High Priest (Names of Jesus)

            If we would have grown up in Jewish culture at the time of Jesus we would have understood the significance of calling Him our ‘High Priest (Hebrews 2:17; 4:14-15; 7:26; 9:7; 10:11-12, 19-22),’ but since we haven’t we miss the rich meaning behind this term.  As ‘Christ’ (‘Messiah’) He is prophet, priest and king.  The name “High Priest” specifically refers to the priestly role of Jesus. 

            To the Jews the priest was the go-between of God and man.  He represented God to man and man to God.  This is a perfect picture of Jesus.  An understanding of the priesthood and tabernacle adds much to our understanding, but that is beyond the scope of this blog (see “The Tabernacle” by Jerry Schmoyer for more details). 

            When Jesus died one of the accompanying phenomenon in nature was the tearing of the veil in the temple, from top to bottom (Matthew 27:46-52).  This was humanly impossible.  The veil protected man from god’s presence because for a sinful human being to be in God’s holy presence brought instant death.  However when Jesus paid for sin on the cross then the way between man and God was open, sin was paid for, and we can come into God’s presence any time we want in prayer or fellowship (Hebrews 10:19-22).  Under the law only one man, the High Priest, carrying the blood of the innocent animal shed on Yom Kippur, could enter the Holy of Holies where God’s presence was, and that could be done only once a year (Hebrews 9:7).  Because of the work of our High Priest we can come into His presence any time, any where.  That is the significance of praying “in Jesus’ name.”  His name, authority, allow entrance to any one any time!

 ‘High Priest’ is a name for Jesus that refers to this special privilege we have.  As our High Priest Jesus represented us because He was human, but the innocent blood He presented to God to cover sin was His own shed on the cross.  He didn’t bring a sacrifice, He was the sacrifice (Hebrews 10:11-12).

However the priesthood in Israel had limits.  A man was a priest temporarily, only as long as he lived on earth.  And a priest had to be from the tribe of Levi.  So how could Jesus, who is from the tribe of Judah, still be our priest now?  It is because He is also a priest after the order of Melchizedek (Hebrews 5:6, 10; 6:20; 7:1, 17; Psalm 110:4).  Melchizedek came to Abraham after his victory in securing Lot’s release (Genesis 14:17-20).  He was a man just as Jesus also was (Hebrews 7:4; 1 Timothy 2:5).  He was a king and a priest, as was Jesus (Genesis 14:18; Zechariah 6:12-13; Matthew 2:2).  Melchizedek was the King of Righteousness, also picturing Jesus (Isaiah 11:5) and the King of Peace, also prefiguring Jesus (“Salem’ means ‘peace’ Isaiah 11:6-9; Psalm 76:2).  These is no record of a beginning or end for Melchizedek, so the writer of Hebrews says that in that way, too, he is a picture of Jesus who is eternal (Hebrews 7:1).  Therefore this priesthood is far superior to the Jewish priesthood for it encompasses more and continues even through today.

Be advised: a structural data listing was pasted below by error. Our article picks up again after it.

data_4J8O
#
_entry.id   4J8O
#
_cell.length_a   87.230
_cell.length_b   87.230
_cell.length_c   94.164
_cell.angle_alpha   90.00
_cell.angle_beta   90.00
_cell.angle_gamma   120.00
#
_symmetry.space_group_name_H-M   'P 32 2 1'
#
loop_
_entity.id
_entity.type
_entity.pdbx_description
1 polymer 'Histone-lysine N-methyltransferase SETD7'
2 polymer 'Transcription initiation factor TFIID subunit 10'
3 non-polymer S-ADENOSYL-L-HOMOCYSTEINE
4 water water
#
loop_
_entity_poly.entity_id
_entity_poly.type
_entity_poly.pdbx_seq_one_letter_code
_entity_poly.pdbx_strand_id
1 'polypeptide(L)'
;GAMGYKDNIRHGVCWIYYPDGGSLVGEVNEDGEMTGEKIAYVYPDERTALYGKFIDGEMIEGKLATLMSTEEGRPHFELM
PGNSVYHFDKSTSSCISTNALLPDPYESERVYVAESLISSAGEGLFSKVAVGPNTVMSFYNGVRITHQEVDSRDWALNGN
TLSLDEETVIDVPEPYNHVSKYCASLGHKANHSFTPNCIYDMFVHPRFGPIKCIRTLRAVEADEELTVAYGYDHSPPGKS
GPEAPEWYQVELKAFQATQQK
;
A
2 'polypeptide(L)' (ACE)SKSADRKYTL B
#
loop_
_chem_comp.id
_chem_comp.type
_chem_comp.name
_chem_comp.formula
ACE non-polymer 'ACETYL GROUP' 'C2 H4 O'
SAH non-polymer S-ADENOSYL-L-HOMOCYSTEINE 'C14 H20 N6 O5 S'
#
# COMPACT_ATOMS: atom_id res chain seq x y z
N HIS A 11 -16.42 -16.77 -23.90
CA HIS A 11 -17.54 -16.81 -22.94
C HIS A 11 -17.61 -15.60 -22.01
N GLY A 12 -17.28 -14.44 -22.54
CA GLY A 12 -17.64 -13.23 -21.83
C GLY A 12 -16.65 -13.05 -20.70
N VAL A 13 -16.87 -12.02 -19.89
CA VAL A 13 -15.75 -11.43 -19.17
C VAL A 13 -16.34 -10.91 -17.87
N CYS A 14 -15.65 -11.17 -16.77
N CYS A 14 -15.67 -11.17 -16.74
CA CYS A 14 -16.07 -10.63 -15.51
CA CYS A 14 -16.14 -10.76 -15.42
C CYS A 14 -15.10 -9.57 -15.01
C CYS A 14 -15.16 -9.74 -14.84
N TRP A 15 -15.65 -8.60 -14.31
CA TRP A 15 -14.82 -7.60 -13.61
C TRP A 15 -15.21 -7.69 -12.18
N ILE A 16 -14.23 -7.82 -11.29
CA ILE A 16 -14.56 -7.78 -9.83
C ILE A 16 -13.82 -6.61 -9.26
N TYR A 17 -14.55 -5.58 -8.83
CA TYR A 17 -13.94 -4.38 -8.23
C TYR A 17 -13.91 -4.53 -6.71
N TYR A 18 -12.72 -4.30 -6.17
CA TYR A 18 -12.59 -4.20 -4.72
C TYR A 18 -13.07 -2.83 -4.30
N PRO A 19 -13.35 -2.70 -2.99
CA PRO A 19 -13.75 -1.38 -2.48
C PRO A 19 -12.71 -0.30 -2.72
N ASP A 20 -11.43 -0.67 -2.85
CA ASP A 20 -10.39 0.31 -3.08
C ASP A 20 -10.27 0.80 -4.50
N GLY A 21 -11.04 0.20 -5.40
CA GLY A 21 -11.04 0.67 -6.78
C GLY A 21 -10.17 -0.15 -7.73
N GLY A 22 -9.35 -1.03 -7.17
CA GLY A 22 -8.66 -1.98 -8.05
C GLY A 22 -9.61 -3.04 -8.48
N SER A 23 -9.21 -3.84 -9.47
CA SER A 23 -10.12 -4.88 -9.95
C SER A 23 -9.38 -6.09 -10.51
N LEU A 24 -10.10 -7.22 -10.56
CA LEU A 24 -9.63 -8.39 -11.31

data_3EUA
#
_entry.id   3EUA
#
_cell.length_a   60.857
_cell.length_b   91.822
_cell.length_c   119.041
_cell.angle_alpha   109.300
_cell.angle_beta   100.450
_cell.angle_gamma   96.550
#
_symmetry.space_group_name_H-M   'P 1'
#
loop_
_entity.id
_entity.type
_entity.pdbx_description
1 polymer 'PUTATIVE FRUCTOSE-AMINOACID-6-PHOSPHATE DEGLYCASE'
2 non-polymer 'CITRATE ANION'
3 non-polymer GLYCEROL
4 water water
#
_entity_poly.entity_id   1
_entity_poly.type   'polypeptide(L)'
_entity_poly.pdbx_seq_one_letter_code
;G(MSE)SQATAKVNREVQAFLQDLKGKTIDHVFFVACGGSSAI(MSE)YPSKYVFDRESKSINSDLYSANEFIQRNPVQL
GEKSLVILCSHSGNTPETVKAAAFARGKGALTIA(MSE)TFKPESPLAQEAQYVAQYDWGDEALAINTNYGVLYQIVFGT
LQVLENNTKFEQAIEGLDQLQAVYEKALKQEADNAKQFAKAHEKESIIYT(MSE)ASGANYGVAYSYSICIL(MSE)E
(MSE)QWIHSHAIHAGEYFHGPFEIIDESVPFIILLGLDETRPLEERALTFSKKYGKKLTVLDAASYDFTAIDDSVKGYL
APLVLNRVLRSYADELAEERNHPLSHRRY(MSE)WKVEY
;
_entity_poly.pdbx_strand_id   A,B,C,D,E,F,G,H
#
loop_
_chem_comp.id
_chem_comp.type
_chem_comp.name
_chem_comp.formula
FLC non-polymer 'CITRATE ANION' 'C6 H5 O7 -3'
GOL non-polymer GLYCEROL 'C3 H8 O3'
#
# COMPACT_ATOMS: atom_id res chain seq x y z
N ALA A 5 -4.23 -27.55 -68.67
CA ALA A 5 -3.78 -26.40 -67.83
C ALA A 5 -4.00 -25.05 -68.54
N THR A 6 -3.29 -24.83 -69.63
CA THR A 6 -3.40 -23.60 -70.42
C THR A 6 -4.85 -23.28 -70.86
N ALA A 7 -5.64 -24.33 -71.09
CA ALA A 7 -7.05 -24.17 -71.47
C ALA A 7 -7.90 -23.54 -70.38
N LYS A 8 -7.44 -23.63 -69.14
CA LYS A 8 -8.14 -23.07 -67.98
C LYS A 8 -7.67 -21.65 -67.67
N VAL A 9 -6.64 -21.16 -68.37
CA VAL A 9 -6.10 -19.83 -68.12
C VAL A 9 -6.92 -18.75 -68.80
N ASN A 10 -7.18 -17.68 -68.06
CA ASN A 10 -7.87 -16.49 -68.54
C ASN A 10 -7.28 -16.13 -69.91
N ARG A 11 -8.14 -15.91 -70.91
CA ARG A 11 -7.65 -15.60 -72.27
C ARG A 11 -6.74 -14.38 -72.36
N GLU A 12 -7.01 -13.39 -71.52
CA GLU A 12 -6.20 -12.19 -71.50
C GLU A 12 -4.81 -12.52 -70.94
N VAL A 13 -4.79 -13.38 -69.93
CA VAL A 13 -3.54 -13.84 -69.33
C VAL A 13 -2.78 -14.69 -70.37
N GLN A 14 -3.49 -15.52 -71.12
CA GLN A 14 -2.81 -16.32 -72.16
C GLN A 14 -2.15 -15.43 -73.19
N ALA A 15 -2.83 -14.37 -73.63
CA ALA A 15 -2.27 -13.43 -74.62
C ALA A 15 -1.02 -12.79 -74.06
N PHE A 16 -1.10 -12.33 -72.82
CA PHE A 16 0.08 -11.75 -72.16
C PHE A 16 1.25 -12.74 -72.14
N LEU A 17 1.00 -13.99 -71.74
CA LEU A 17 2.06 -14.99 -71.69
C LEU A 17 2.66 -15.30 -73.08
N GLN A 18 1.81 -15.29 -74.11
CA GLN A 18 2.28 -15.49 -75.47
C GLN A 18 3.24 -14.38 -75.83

Thus we have a High Priest who paid the ultimate sacrifice for sin and, as our go-between with God, opened the way for us to enter His presence any time.  He continues to do that for us today.  He still represents God to us for His earthly life showed us what God is like.  He still represents us to God for it is His sacrifice on the cross which continues even now to be the payment for sin so we can enter God’s presence now and for eternity.



            Every time you pray think of this title for Jesus, ‘High Priest.’  Think of the significance of it and the privilege we have of talking to God any time any where. 

            Read Hebrews 2:17 and 4:14-15.  What difference does it make to you personally that Jesus has gone through everything you go through and knows by experience what you face?  How should this affect your prayers, your worship and your obedience?



Understanding Scripture from the viewpoint of the writer and reader is important, as can be seen by the necessity of understanding the role of a High Priest in Jewish culture.  Remembering what we have learned about that, asking questions and looking at the context of a passage, read John 17:18-26 and list all the specific requests Jesus makes concerning us in this prayer.  There are many things He is praying about for us right for now.  List as many as you can.  Then glean what you can learn about praying for others from His example.  What should you be praying about for others?

For more blogs and Bible articles go to  http://sw.christiantrainingonline.org/.  If you have questions or comments you can  email Jerry at jerry@schmoyer.net.



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